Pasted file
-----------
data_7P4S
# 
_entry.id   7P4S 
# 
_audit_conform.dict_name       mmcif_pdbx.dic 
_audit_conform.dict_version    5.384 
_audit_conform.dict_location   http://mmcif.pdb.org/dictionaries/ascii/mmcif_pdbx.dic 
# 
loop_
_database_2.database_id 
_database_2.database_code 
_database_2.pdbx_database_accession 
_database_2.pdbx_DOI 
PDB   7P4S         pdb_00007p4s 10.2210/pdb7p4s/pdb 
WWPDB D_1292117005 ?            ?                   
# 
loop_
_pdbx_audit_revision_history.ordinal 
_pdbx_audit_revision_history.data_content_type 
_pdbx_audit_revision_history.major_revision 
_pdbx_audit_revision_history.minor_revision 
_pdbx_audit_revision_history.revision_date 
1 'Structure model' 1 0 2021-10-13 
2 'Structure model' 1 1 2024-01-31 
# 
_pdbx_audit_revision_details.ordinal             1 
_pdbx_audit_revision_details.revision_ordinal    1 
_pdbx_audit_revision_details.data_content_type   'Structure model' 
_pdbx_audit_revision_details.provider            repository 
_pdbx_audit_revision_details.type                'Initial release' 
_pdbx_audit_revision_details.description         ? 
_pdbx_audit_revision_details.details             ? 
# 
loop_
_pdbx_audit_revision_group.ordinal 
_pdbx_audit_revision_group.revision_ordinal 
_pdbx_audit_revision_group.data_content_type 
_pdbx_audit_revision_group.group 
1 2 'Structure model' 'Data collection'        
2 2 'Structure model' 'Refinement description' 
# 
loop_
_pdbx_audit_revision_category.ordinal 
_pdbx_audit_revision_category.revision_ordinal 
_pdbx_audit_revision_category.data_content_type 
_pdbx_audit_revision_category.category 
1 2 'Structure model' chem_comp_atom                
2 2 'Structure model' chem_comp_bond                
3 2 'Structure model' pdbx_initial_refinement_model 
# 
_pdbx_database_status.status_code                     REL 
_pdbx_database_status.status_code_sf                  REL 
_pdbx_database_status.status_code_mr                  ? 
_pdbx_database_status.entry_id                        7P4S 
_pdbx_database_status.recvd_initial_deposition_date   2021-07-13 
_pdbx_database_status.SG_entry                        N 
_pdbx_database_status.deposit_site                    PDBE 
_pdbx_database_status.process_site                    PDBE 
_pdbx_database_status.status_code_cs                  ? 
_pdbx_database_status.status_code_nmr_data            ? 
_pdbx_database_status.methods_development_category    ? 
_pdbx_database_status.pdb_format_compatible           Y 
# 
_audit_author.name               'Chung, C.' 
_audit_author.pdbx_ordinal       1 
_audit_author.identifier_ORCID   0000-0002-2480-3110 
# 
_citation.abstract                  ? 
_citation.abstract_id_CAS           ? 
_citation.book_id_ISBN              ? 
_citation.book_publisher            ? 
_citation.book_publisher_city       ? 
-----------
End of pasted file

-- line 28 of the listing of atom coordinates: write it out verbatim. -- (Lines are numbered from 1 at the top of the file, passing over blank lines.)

_pdbx_audit_revision_details.data_content_type   'Structure model' 